Sunday, September 03, 2006

Steal These Books

In the Sunday Mail today there was a story about book-thieves in Brisbane. Apparently, Lonely Planets are prime targets, and foreign backpackers are thought to be the worst culprits. But, second to that, bookstore owners mentioned Beat literature (Kerouac, Ginsberg, Burroughs, etc...). One guy (from the Book Nook, I think) went so far as to say that he no longer stocks books by Charles Bukowski because they just get stolen. So now it all becomes clear. I took an early interest in the Beat poets (although I wouldn't necessarily call Bukowski beat), and I think that a lot of what came from that movement is incredibly self-indulgent and probably uninteresting to anyone but young males fostering delusions of their own recklessness. That being said, I think modern narratives owe a lot to the Beat Generation, and stuff that is so culturally relevant should be stocked in bookstores. Back in Sydney, the Dymocks on George St had a wonderful "sub-culture" section, tucked away behind the children's picture books and science fiction. It had all the books about drugs and tattoos and freak-sex; and just about a whole shelf dedicated to Henry Rollins. Incidentally, Rollins was another theft-target mentioned in today's article - he publishes his own books, and they should only been refered to as an interesting adjunct to his much more entertaining spoken-word material. Aside from this small effort by Dymocks George St, most bookstores are pathetically lacking in Beat besides a token new-release copy of On the Road. Even the slim pickings available from university libraries are usually mangled beyond practicality, or rebound - surely testament to their popularity. Bloody foreign backpackers.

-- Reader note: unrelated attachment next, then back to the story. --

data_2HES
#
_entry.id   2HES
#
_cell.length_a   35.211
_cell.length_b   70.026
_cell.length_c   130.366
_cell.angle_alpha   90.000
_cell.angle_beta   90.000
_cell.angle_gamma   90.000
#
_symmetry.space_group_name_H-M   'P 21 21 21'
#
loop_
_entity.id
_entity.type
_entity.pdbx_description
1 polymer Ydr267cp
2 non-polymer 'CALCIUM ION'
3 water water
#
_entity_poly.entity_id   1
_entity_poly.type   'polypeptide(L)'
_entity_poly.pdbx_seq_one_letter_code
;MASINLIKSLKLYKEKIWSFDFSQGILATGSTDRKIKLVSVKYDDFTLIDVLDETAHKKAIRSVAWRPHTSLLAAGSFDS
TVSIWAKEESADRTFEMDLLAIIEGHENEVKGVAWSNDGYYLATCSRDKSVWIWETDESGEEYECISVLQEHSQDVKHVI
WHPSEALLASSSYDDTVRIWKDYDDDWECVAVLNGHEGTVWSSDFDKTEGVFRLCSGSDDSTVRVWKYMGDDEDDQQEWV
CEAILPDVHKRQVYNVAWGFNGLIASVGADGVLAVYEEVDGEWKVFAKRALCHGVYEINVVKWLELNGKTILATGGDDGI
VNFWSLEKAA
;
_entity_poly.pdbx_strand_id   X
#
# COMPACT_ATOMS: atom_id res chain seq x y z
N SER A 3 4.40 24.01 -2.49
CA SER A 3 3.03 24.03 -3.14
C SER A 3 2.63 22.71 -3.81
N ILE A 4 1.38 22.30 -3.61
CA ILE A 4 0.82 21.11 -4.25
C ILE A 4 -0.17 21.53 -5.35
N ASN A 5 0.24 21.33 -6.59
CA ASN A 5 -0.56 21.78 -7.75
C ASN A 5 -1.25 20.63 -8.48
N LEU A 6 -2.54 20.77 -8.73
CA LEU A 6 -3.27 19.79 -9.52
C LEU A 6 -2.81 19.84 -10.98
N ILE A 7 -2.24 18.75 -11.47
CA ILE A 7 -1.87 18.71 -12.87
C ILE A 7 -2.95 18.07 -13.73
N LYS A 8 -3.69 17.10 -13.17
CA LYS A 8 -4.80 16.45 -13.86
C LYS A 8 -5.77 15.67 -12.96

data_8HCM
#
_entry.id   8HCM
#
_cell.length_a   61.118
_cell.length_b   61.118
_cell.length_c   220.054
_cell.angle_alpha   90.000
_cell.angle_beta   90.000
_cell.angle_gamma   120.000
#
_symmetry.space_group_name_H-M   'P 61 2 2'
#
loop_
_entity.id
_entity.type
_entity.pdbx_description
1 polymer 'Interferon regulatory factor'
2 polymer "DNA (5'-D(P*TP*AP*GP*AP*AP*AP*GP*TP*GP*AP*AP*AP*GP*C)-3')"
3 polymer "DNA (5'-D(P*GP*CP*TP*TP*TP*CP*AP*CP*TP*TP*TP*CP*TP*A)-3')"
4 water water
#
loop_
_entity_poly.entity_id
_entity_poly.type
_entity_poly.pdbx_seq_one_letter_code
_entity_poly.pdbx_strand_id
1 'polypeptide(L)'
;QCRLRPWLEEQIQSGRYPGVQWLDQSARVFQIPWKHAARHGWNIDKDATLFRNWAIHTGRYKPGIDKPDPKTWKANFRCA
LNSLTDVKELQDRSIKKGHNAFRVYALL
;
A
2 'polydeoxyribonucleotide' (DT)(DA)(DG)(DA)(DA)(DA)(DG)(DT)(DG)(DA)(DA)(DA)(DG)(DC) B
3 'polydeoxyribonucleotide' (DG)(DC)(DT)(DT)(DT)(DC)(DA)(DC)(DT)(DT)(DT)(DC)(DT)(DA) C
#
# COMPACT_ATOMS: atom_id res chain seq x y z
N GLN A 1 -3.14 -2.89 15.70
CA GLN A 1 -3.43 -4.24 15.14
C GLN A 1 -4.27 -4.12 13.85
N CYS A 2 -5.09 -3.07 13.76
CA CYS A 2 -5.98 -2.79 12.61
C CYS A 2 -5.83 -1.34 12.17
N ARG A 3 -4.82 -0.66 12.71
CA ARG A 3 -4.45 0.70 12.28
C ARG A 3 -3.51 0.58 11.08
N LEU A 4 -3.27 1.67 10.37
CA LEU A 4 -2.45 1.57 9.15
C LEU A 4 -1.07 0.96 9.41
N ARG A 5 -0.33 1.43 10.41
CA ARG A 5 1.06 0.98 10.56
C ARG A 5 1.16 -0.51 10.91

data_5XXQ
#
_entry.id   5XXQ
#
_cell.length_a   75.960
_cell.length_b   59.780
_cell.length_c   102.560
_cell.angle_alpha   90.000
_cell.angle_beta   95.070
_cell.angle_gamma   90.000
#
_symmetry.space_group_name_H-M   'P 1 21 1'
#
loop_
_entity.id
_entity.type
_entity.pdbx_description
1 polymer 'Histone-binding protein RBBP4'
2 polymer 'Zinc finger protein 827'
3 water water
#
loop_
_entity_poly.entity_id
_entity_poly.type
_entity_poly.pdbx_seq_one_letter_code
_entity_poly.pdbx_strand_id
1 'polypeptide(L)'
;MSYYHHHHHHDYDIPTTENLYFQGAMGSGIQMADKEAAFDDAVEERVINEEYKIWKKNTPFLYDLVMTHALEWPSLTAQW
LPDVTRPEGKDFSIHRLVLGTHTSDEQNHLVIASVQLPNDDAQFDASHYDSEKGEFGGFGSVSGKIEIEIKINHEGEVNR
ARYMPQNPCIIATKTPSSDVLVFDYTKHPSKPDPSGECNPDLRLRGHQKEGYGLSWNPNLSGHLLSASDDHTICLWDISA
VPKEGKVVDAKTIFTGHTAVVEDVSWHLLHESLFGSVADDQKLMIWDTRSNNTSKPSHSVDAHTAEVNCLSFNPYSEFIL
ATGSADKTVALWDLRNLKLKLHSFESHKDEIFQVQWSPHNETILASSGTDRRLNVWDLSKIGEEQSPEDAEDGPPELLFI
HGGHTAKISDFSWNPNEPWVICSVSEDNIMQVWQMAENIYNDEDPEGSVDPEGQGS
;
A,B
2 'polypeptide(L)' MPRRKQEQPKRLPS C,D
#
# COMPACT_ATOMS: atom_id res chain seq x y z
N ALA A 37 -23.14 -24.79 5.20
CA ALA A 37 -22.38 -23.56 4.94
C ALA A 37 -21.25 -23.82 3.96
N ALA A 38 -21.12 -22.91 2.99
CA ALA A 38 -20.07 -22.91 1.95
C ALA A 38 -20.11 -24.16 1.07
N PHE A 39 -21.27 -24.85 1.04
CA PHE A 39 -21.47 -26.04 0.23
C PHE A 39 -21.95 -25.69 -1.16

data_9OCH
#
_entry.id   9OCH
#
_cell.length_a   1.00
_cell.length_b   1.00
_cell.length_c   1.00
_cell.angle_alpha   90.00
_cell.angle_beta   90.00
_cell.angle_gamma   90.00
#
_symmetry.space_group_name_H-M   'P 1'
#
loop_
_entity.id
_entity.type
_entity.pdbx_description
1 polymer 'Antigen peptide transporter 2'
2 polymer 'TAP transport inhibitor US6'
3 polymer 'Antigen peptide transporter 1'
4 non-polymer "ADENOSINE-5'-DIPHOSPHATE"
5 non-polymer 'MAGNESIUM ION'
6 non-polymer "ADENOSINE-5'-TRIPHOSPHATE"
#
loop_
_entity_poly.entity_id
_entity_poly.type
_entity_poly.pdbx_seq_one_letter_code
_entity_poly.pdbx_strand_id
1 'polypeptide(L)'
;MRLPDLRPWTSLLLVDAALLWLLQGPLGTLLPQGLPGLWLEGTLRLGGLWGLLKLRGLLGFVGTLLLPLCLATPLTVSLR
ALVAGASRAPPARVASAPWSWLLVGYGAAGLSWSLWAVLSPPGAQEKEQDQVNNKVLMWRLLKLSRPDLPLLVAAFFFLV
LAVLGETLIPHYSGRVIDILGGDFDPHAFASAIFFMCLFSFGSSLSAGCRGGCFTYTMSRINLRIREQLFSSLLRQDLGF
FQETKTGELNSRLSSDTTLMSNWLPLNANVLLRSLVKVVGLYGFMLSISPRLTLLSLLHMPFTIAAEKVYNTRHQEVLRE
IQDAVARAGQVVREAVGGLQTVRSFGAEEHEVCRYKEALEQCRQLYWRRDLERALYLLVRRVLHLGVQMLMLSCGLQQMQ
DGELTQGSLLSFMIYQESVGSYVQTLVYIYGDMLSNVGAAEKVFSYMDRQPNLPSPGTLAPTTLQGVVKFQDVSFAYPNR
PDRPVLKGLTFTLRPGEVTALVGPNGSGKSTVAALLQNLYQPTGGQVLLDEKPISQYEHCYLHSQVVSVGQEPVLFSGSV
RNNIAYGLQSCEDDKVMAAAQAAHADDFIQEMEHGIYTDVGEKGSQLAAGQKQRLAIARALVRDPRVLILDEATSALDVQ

Link: http://21361.com/

4 Comments:

Blogger NYC TAXI SHOTS said...

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11:22 pm  
Blogger MadameBoffin said...

Sydney Dymocks had a freak-sex section? Damn, where was I?? ;) But seriously, I'm ashamed to say that I've never heard of Beat literature

11:14 pm  
Blogger T. S. Tennant said...

Really? Well, these days it's been bastardised by San Francisco ex-hippies, but the stuff published in the 50s and 60s is worth looking at. "On the Road" - Jack Kerouac's road trips around the USA, taking drugs, stealing food, seeing live jazz, and bedding Mexican prostitutes... Pretty wild for the 50s.

10:12 am  
Blogger Anthony Woodward said...

Wow, I've just made the connection with your blog...duh. Hope yer well ;)

11:20 pm  

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